Teaching Assistantship Project: An opportune mission to attract girls into sciences

The move is aimed at inspiring more girls to join the science field as well as help improve quality of education. / Michel Nkurunziza

Girls who complete high school with excellent grades in sciences can now access skills training in the teaching profession and are also given slots as teaching assistants.

The move is aimed at inspiring more girls into the science field as well as help improve quality of education.

This new development is part of the project dubbed “Teaching Assistantship Project (TAP)” that is being implemented jointly by Inspire Empower and Educate (IEE), Mastercard Foundation, Rwanda Education Board and various schools.

So far 150 girls have been deployed to 73 high schools. The goal is to equip them with professional teaching skills and then later serve as assistant teachers in ordinary level.

Emmanuel Murenzi, IEE Country Director says that the pilot project will be implemented in a period of one year adding that the project will also distribute science chemicals and equipment to use in teaching in schools where they have been deployed in 15 districts of Musanze, Gakenke, Rulindo, Rusizi, Burera, Karongi, Muhanga, Ruhango, Nyagatare, Gatsibo, Kayonza, Kicukiro, Nyarugenge, Gasabo and Bugesera.

He says that the girls were beneficiaries of Mastercard foundation scholarships and that they want them to inspire other girls to study sciences but also embrace teaching profession. 

“Since they are excellent in sciences, they could also improve quality of education once they embrace teaching profession,” he explains.

Emmanuel Murenzi, IEE Country Director said that  the pilot project will be implemented in a period of one year. / Michel Nkurunziza

Murenzi explains that with the project, they want to change the narrative by showing that girls too can do sciences.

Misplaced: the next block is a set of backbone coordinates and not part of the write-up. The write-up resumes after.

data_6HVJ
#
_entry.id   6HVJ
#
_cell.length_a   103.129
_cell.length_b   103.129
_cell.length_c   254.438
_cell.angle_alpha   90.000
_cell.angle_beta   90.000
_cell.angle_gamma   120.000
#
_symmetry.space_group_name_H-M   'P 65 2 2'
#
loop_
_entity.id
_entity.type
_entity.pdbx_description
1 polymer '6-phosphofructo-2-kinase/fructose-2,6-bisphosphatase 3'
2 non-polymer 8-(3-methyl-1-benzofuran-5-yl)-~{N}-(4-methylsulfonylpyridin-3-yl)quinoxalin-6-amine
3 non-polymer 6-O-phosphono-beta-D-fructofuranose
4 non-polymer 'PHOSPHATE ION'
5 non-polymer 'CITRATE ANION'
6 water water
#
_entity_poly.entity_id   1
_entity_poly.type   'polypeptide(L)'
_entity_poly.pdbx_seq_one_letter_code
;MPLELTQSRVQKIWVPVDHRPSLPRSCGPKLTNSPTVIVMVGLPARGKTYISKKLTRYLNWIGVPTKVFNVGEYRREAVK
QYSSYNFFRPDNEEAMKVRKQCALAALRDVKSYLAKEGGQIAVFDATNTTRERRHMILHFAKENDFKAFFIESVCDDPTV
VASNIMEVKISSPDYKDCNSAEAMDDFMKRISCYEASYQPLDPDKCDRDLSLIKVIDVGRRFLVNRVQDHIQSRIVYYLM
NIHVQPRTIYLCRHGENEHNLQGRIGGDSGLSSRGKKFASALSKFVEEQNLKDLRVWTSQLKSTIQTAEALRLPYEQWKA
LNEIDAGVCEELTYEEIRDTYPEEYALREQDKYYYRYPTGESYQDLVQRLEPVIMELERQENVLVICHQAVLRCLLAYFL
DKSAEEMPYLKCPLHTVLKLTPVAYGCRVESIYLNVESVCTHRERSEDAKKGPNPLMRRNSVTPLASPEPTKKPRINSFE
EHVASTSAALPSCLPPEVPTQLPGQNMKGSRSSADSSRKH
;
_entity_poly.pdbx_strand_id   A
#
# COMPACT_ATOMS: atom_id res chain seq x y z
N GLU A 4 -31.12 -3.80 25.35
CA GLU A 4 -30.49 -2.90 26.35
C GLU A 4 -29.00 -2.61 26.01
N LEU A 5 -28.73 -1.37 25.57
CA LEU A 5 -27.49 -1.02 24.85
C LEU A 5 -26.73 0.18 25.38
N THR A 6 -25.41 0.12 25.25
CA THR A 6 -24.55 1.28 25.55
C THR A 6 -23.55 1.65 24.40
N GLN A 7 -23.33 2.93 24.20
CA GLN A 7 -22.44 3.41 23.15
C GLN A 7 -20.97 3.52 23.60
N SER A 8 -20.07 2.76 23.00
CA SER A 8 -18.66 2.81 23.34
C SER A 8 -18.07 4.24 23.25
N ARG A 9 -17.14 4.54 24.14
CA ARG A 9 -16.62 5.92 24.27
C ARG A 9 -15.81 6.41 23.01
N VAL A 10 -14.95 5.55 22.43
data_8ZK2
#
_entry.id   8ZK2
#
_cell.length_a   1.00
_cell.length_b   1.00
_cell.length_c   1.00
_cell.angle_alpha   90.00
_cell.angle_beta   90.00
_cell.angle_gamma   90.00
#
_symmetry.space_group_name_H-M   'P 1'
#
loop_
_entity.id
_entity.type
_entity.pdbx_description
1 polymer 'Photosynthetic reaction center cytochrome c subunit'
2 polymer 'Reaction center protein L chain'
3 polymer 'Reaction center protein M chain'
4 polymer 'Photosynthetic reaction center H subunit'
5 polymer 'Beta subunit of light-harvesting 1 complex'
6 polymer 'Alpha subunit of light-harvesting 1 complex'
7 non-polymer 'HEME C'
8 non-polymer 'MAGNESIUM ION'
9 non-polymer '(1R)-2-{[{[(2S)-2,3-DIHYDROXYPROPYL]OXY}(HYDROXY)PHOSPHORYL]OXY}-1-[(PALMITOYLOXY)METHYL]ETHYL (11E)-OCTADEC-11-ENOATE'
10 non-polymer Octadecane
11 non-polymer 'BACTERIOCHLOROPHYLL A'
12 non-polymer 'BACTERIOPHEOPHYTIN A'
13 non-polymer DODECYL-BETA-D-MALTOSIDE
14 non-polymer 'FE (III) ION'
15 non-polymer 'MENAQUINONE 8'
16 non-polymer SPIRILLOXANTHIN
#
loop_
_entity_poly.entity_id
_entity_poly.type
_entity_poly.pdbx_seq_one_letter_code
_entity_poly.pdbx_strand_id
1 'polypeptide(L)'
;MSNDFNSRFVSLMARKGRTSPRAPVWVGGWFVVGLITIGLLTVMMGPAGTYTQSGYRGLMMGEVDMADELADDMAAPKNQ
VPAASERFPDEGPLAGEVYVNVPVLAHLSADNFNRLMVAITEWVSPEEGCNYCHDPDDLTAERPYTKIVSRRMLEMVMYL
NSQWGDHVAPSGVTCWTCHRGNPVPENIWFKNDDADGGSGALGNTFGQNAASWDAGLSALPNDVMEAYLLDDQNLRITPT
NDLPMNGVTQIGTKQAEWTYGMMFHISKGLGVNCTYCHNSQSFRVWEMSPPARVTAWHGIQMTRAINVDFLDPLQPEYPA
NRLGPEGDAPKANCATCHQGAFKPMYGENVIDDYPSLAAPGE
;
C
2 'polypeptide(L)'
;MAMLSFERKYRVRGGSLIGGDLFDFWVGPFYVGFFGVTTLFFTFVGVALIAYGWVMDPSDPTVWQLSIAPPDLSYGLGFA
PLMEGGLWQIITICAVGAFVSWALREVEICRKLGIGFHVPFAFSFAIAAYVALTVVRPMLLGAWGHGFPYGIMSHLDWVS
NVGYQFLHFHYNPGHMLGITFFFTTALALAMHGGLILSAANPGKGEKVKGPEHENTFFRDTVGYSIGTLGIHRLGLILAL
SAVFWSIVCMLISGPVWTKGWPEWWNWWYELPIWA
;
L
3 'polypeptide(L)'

With this, he says they plan to work with National Itorero Commission so that the project becomes one of the activities to be incorporated in National Civic Training Programme so that high school graduates are deployed to contribute to the teaching profession especially in the science field.

A timely move

Swaleh Mayanja, the Deputy Head Teacher at GS Murambi in Rulindo district said the deployed girls are contributing a lot and that the deployment has served as an answer to the scarcity of teachers.

He also believes that since many girls still fear doing sciences, this will serve as a step to attract others to pursuing sciences.

Assumpta Marie Kayirangwa, a mentor to the girls explains that she facilitates the girls by helping them prepare lessons and do classroom or lesson observation together.

She notes that the girls are given Rwf 50,000 every month for facilitation in transport.

Some of the girls who are part of this project say they are gaining a lot from the project.

19-year-old Blandine Ineza scored 64 marks out of 73 in Physics, Chemistry and Biology at Groupe Scolaire de Butare in Huye district. She has been deployed to serve as an assistant teacher at GS Kicukiro in Kigali.

She is assisting in teaching biology in senior one and says she has learnt a lot about the teaching profession.

“I have realised that being a teacher doesn’t only apply in class but also in all circumstances. I have gained skills in class management since students have different characters. I have learnt lesson preparations as well,” she says.

Liza Ishimwe is an assistant teacher at Saint Famille in Kigali.

She says she currently perceives teaching as a profession of value because it helps to share skills that contribute a lot to the society.

“I will encourage other students to join the teaching career,” she says.

editor@newtimesrwanda.com

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